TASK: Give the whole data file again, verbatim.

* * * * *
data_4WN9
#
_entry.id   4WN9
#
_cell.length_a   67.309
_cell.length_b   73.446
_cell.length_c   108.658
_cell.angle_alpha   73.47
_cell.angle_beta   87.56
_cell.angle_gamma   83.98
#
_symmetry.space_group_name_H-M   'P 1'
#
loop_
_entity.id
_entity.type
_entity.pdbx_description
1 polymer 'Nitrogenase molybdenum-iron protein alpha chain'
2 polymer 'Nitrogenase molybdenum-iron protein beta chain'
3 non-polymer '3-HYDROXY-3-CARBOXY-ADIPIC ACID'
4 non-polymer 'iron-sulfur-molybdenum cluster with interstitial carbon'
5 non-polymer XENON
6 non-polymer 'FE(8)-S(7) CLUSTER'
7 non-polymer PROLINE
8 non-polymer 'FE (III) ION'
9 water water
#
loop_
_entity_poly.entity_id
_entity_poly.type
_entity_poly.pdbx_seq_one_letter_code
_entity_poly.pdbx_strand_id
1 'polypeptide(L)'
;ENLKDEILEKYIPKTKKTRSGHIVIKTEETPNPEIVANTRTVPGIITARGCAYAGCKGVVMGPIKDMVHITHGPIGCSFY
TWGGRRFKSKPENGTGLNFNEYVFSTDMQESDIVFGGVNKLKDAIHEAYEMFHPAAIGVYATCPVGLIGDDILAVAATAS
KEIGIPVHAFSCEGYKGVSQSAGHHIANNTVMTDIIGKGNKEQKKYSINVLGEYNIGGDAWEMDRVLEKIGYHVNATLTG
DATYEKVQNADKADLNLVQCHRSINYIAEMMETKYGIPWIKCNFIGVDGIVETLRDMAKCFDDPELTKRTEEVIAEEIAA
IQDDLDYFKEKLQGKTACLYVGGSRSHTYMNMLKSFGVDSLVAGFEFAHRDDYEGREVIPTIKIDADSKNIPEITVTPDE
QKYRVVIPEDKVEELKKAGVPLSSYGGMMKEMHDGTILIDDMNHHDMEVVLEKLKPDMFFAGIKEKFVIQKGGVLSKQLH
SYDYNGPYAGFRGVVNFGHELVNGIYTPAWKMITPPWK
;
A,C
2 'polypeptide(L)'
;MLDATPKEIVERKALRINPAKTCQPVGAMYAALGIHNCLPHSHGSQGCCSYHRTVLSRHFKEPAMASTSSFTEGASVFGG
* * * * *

data_4WN9
#
_entry.id   4WN9
#
_cell.length_a   67.309
_cell.length_b   73.446
_cell.length_c   108.658
_cell.angle_alpha   73.47
_cell.angle_beta   87.56
_cell.angle_gamma   83.98
#
_symmetry.space_group_name_H-M   'P 1'
#
loop_
_entity.id
_entity.type
_entity.pdbx_description
1 polymer 'Nitrogenase molybdenum-iron protein alpha chain'
2 polymer 'Nitrogenase molybdenum-iron protein beta chain'
3 non-polymer '3-HYDROXY-3-CARBOXY-ADIPIC ACID'
4 non-polymer 'iron-sulfur-molybdenum cluster with interstitial carbon'
5 non-polymer XENON
6 non-polymer 'FE(8)-S(7) CLUSTER'
7 non-polymer PROLINE
8 non-polymer 'FE (III) ION'
9 water water
#
loop_
_entity_poly.entity_id
_entity_poly.type
_entity_poly.pdbx_seq_one_letter_code
_entity_poly.pdbx_strand_id
1 'polypeptide(L)'
;ENLKDEILEKYIPKTKKTRSGHIVIKTEETPNPEIVANTRTVPGIITARGCAYAGCKGVVMGPIKDMVHITHGPIGCSFY
TWGGRRFKSKPENGTGLNFNEYVFSTDMQESDIVFGGVNKLKDAIHEAYEMFHPAAIGVYATCPVGLIGDDILAVAATAS
KEIGIPVHAFSCEGYKGVSQSAGHHIANNTVMTDIIGKGNKEQKKYSINVLGEYNIGGDAWEMDRVLEKIGYHVNATLTG
DATYEKVQNADKADLNLVQCHRSINYIAEMMETKYGIPWIKCNFIGVDGIVETLRDMAKCFDDPELTKRTEEVIAEEIAA
IQDDLDYFKEKLQGKTACLYVGGSRSHTYMNMLKSFGVDSLVAGFEFAHRDDYEGREVIPTIKIDADSKNIPEITVTPDE
QKYRVVIPEDKVEELKKAGVPLSSYGGMMKEMHDGTILIDDMNHHDMEVVLEKLKPDMFFAGIKEKFVIQKGGVLSKQLH
SYDYNGPYAGFRGVVNFGHELVNGIYTPAWKMITPPWK
;
A,C
2 'polypeptide(L)'
;MLDATPKEIVERKALRINPAKTCQPVGAMYAALGIHNCLPHSHGSQGCCSYHRTVLSRHFKEPAMASTSSFTEGASVFGG